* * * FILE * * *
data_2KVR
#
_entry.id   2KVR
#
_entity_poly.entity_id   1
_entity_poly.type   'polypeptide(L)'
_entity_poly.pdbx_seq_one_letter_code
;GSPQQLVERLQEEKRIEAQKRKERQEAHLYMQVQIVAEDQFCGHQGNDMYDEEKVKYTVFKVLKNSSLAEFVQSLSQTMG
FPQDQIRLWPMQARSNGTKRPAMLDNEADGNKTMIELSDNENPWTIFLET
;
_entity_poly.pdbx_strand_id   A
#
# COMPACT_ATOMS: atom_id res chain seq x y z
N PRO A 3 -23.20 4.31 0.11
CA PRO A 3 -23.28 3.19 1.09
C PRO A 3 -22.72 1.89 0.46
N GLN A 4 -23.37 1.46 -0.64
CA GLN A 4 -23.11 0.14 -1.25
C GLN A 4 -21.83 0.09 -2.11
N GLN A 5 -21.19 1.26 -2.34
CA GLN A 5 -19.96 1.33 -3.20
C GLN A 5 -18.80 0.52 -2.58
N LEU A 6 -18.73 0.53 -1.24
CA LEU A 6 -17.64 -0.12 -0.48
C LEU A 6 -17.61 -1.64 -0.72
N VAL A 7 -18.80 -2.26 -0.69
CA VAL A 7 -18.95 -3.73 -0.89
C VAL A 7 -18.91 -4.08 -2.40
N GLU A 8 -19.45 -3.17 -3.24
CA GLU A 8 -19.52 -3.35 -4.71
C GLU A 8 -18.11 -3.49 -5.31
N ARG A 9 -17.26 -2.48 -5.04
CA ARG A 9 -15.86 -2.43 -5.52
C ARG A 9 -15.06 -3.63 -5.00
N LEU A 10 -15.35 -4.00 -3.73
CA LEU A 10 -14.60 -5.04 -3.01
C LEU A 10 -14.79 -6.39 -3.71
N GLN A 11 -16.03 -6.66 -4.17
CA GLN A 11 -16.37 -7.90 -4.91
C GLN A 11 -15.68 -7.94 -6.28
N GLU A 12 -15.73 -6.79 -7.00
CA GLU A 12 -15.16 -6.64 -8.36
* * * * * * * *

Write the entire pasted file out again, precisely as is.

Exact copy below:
data_2KVR
#
_entry.id   2KVR
#
_entity_poly.entity_id   1
_entity_poly.type   'polypeptide(L)'
_entity_poly.pdbx_seq_one_letter_code
;GSPQQLVERLQEEKRIEAQKRKERQEAHLYMQVQIVAEDQFCGHQGNDMYDEEKVKYTVFKVLKNSSLAEFVQSLSQTMG
FPQDQIRLWPMQARSNGTKRPAMLDNEADGNKTMIELSDNENPWTIFLET
;
_entity_poly.pdbx_strand_id   A
#
# COMPACT_ATOMS: atom_id res chain seq x y z
N PRO A 3 -23.20 4.31 0.11
CA PRO A 3 -23.28 3.19 1.09
C PRO A 3 -22.72 1.89 0.46
N GLN A 4 -23.37 1.46 -0.64
CA GLN A 4 -23.11 0.14 -1.25
C GLN A 4 -21.83 0.09 -2.11
N GLN A 5 -21.19 1.26 -2.34
CA GLN A 5 -19.96 1.33 -3.20
C GLN A 5 -18.80 0.52 -2.58
N LEU A 6 -18.73 0.53 -1.24
CA LEU A 6 -17.64 -0.12 -0.48
C LEU A 6 -17.61 -1.64 -0.72
N VAL A 7 -18.80 -2.26 -0.69
CA VAL A 7 -18.95 -3.73 -0.89
C VAL A 7 -18.91 -4.08 -2.40
N GLU A 8 -19.45 -3.17 -3.24
CA GLU A 8 -19.52 -3.35 -4.71
C GLU A 8 -18.11 -3.49 -5.31
N ARG A 9 -17.26 -2.48 -5.04
CA ARG A 9 -15.86 -2.43 -5.52
C ARG A 9 -15.06 -3.63 -5.00
N LEU A 10 -15.35 -4.00 -3.73
CA LEU A 10 -14.60 -5.04 -3.01
C LEU A 10 -14.79 -6.39 -3.71
N GLN A 11 -16.03 -6.66 -4.17
CA GLN A 11 -16.37 -7.90 -4.91
C GLN A 11 -15.68 -7.94 -6.28
N GLU A 12 -15.73 -6.79 -7.00
CA GLU A 12 -15.16 -6.64 -8.36